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Civic heraldry of the United Kingdom

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Additions: 1974 Blofield & Flegg RDC (partly), Saint Faiths & Aylsham RDC

Arms (crest) of Broadland

Official blazon

Arms : Azure in chief two Broadland Sailing Cruisers and on a Mount issuant in base a Norfolk Drainage Mill all proper on a Chief wavy Or between two Ostrich Feathers Ermine the Quill of each piercing a Scroll Argent a dexter Arm embowed in a Maunch Gules the hand proper grasping a Rose Gules barbed seeded and slipped proper.
Crest : On a Wreath of the Colours a Mount Vert thereon a Griffin sejant Or the body and underside of the wing each charged with three Fleurs-de-Lys Azure resting the dexter foreleg on a Mitre affronty Or.


The arms were officially granted on ?

The main area of the shield suggests the name Broadland, with two Broadland yachts and a windmill on a 'blue field' which, with the wave above, refers to the rivers and waters of the District. The 'blue field' also denotes the name Blofield, suggested in the Oxford Dictionary of English Place names as referring to the Old English 'blaw' or woad-plant from which dyes were made. Above the wave are the emblems from the St. Faith's and Aylsham Shield, viz the sleeved arm holding a red rose from the arms of the Abbey of Conches which owned the Priory of Horsham St. Faith, and the ermine ostrich feathers of John of Gaunt who kept his Duchy of Lancaster court in Norfolk at Aylsham. These are on gold.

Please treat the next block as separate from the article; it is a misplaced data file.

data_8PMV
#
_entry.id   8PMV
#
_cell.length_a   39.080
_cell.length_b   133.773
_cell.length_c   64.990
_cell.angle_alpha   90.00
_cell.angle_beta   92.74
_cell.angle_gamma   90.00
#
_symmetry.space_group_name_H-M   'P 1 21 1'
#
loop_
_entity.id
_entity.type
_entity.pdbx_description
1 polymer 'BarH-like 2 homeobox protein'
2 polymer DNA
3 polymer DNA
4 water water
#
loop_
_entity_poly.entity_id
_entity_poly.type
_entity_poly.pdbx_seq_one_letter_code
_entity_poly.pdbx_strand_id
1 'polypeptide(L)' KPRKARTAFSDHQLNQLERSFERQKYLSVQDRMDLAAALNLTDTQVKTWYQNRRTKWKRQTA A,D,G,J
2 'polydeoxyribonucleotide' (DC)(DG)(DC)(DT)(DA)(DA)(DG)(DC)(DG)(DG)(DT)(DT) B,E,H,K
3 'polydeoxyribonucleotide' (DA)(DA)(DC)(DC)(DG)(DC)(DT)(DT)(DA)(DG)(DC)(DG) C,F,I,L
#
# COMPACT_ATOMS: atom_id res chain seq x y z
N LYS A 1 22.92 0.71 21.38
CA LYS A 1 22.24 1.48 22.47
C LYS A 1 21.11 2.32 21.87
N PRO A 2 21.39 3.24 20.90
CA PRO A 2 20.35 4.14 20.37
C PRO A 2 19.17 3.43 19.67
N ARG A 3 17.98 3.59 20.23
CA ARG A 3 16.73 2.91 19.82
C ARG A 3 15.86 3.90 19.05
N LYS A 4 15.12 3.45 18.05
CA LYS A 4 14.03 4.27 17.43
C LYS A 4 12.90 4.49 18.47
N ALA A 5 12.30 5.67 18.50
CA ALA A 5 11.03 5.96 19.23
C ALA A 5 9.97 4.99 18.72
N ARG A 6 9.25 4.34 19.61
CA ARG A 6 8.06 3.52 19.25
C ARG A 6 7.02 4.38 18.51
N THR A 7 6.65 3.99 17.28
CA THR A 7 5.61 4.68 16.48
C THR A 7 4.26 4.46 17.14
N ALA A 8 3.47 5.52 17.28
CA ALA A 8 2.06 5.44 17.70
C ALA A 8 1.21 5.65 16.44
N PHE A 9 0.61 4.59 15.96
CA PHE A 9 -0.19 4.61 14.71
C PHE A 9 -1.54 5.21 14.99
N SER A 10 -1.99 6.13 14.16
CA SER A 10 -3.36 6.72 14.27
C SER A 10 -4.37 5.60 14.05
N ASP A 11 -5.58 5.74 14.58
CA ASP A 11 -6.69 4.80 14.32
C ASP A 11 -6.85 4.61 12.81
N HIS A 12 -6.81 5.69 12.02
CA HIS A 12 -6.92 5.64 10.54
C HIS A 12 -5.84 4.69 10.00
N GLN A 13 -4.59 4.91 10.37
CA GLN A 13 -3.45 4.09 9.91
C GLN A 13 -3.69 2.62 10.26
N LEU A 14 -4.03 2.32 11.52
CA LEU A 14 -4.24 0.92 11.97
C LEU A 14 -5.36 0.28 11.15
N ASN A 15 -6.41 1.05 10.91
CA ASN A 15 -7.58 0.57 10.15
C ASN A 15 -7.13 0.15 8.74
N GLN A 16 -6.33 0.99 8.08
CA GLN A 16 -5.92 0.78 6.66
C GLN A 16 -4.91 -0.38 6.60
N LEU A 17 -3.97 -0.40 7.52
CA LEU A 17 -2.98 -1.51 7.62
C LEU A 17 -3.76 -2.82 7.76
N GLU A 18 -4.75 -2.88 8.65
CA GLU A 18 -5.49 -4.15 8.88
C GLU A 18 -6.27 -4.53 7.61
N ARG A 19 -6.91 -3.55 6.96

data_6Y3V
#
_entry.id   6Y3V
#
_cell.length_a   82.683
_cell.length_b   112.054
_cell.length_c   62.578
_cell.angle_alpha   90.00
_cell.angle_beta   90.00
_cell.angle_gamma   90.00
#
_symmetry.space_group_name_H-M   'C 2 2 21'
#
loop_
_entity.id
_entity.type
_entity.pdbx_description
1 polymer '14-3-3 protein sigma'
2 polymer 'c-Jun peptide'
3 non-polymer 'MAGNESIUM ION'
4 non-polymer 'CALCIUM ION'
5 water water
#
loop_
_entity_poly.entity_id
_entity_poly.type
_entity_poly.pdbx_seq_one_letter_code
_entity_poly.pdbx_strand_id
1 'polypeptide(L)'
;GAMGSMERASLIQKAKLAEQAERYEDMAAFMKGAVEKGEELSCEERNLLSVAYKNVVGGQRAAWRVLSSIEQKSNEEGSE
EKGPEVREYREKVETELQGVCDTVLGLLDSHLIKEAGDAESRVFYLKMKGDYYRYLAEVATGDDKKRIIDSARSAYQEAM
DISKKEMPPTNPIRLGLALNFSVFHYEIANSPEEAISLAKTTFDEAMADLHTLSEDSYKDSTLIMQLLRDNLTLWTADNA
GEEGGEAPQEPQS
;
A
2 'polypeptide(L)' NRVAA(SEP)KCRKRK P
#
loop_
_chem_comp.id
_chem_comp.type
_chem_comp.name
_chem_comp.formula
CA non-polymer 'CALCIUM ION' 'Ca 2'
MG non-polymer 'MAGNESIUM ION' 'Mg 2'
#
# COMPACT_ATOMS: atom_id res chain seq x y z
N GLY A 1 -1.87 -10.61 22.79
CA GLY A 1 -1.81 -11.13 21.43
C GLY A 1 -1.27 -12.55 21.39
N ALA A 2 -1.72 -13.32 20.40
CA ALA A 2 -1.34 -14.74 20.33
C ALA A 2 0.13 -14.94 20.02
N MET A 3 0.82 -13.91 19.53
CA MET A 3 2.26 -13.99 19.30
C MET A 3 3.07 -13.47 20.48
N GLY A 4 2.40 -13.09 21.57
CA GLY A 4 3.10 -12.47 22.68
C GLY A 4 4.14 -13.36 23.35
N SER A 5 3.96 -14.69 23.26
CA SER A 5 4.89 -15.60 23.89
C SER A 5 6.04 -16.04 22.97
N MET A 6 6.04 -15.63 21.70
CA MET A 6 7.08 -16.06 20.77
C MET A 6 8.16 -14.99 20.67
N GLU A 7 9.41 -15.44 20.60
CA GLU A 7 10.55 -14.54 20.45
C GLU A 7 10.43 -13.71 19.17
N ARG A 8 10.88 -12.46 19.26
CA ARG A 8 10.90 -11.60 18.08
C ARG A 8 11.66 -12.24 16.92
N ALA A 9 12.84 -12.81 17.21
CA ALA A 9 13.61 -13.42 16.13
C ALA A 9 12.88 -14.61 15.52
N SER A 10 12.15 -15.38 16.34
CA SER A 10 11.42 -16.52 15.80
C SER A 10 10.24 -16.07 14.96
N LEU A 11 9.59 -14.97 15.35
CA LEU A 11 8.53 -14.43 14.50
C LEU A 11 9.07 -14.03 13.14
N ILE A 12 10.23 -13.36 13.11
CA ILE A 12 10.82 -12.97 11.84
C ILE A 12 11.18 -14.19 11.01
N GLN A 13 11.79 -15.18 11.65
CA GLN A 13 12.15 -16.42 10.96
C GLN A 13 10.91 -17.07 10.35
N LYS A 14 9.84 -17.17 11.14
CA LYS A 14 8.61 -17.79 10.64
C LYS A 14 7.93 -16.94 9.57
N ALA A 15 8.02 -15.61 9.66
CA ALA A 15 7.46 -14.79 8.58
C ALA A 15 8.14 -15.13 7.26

Above the Shield is the closed helm proper to civic arms, with its crest-wreath and decorative mantling in the basic colours of the arms, blue and gold. These symbolise the waters and crops of the District and are also the heraldic colours of the Bishopric of Norwich and the Abbey of Bury St. Edmunds, both of which held manors and lands in both the former Rural District Council areas.

On the wreath stands the crest, which denotes the two principal historical influences common to both former Rural District Council areas, namely the Bishops of Norwich and the Paston family. The crest of the family (who were seated at Oxnead and Hellesdon and who also built Thorpe Hall, and whose famous 'Letters' constitute a major national document) was a seated griffin in gold. It is here differenced by being charged with the six blue fleurs-de-lis from their shield, and rests a foot on a gold mitre from the Bishops' arms, with special reference to their ownership of the Manors of Thorpe and their Palace, on whose demesne the Council's offices now stand. The griffin sits on a grassy mound to indicate the Council's concern with conservation.

The Motto: 'God keep our broad land' not only brings the name into the design but, in an area with strong ecclesiastical links, expresses a pious hope for both the local and national security.

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